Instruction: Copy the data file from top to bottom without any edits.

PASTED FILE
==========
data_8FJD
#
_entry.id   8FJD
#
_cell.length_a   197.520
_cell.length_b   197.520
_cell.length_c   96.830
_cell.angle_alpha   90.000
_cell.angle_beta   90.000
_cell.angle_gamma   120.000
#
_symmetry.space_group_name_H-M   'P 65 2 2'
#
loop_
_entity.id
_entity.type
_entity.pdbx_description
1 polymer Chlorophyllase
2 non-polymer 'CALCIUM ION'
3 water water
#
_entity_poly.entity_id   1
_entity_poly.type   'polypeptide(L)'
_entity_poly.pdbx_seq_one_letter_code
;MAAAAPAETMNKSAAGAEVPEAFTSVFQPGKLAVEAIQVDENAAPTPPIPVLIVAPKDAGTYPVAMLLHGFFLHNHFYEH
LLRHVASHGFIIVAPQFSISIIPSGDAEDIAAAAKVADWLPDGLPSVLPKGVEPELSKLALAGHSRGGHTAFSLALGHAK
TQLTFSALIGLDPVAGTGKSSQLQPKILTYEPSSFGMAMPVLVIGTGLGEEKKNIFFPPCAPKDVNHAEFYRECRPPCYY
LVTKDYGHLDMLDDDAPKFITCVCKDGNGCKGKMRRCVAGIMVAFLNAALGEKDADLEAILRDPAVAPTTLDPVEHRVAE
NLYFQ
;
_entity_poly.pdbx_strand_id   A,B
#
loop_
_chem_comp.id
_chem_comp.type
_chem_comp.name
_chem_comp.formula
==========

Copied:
data_8FJD
#
_entry.id   8FJD
#
_cell.length_a   197.520
_cell.length_b   197.520
_cell.length_c   96.830
_cell.angle_alpha   90.000
_cell.angle_beta   90.000
_cell.angle_gamma   120.000
#
_symmetry.space_group_name_H-M   'P 65 2 2'
#
loop_
_entity.id
_entity.type
_entity.pdbx_description
1 polymer Chlorophyllase
2 non-polymer 'CALCIUM ION'
3 water water
#
_entity_poly.entity_id   1
_entity_poly.type   'polypeptide(L)'
_entity_poly.pdbx_seq_one_letter_code
;MAAAAPAETMNKSAAGAEVPEAFTSVFQPGKLAVEAIQVDENAAPTPPIPVLIVAPKDAGTYPVAMLLHGFFLHNHFYEH
LLRHVASHGFIIVAPQFSISIIPSGDAEDIAAAAKVADWLPDGLPSVLPKGVEPELSKLALAGHSRGGHTAFSLALGHAK
TQLTFSALIGLDPVAGTGKSSQLQPKILTYEPSSFGMAMPVLVIGTGLGEEKKNIFFPPCAPKDVNHAEFYRECRPPCYY
LVTKDYGHLDMLDDDAPKFITCVCKDGNGCKGKMRRCVAGIMVAFLNAALGEKDADLEAILRDPAVAPTTLDPVEHRVAE
NLYFQ
;
_entity_poly.pdbx_strand_id   A,B
#
loop_
_chem_comp.id
_chem_comp.type
_chem_comp.name
_chem_comp.formula